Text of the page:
6.1 Does the archive contain all data correctly?
This question asks if the ETL process, the data migration from the source database into the archive system work correctly:
- all the data got transferred
- the data did not get corrupted
Some archive systems have built-in tests (like the "chain of custody" test in InfoArchive), but this only verifies the load/ingest process.
To be able to answer the question raised in this section, we need to compare the source data with the data present in the archive. It's an end-to-end test.
If the data is not remodelled (for example the relational model is kept), then it's more straightforward, since it's the data structure. We still have the corresponding concept for a table, row, column in the archive too, and it does not matter much if it's represented as XML.
We can test by
- making statistics
- comparing values
The statistical approach is simpler, but it's not that comprehensive. We can write scripts for both ends (source and target repositories) to make a report how many tables, columns, rows we have and these reports can be compared. If the data source is relational, then SQL can be used to make the report, while on the archive end, for example, XQuery can be used.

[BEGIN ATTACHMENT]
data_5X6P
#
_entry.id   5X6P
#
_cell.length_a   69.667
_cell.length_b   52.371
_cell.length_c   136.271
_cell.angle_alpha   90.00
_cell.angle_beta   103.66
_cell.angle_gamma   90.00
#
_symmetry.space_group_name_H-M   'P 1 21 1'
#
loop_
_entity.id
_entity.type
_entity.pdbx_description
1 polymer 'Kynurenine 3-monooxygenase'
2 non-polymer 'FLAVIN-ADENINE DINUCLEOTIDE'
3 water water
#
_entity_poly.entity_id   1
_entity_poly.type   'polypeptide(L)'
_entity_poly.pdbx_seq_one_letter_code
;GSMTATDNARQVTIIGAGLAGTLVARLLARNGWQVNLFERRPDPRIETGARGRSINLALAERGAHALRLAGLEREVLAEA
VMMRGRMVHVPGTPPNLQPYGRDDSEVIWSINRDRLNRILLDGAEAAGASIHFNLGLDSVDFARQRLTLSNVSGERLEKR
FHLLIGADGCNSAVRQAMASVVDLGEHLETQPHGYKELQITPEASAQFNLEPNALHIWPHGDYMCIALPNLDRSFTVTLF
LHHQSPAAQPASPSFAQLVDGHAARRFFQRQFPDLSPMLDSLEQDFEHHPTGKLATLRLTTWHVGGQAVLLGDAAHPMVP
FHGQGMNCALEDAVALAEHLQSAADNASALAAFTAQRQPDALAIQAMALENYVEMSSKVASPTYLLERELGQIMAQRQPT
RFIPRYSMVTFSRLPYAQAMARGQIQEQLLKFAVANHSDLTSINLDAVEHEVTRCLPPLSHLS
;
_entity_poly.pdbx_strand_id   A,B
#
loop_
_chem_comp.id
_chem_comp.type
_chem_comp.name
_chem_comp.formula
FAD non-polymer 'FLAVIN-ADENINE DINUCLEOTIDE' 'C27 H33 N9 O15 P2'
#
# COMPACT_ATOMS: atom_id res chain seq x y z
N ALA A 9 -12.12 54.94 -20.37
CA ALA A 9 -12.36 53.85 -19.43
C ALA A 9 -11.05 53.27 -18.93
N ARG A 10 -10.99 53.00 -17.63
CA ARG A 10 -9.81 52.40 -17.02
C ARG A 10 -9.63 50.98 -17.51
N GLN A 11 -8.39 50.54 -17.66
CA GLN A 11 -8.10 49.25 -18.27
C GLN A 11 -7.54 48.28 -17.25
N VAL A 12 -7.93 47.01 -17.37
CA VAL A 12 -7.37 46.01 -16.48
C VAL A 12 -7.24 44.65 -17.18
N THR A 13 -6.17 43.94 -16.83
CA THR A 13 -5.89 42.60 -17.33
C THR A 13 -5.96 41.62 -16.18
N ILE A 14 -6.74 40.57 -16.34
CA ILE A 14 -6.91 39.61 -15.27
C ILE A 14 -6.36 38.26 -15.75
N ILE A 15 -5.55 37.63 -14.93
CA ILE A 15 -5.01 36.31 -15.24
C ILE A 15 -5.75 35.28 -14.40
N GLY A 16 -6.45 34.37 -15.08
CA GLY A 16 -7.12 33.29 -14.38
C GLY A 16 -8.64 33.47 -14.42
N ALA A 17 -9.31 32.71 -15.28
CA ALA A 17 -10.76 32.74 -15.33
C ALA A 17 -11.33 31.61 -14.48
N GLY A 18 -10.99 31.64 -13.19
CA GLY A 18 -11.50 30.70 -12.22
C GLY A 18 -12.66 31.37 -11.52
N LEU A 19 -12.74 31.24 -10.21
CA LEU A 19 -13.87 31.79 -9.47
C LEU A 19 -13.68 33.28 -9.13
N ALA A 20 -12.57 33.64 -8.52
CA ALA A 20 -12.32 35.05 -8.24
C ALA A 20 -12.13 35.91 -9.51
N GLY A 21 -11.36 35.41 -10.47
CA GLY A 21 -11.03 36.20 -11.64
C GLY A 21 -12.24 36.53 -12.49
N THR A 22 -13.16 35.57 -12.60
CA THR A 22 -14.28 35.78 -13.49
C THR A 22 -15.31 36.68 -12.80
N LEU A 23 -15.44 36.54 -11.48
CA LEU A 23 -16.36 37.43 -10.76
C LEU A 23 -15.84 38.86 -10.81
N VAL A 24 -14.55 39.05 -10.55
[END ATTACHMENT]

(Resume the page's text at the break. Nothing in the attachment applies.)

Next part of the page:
If we want to compare values instead, then we generate checksums on the value, row or table level and include this in the report what we compare.
If we alter the data during the ETL process, for example, legacy control characters (invalid in XML) are filtered, then the comparison is even harder because then it requires preprocessing.
If the archive is SIP-based and the data got remodelled, aggregated during the ETL process, then verifying if all the data is archived correctly is even harder. Then we need an alternative aggregation process. If it got aggregated after the data export, then we do the test aggregation before the export, in SQL, directly on the relational database, or we use the legacy application's report functionality to do that for us.
Testing is a must, but still, it's always hard to justify investments into writing tests. If you archive many databases, then investing into automating the ETL process pays back quickly. That also helps to make the ETL process more reliable, although it does not make testing avoidable.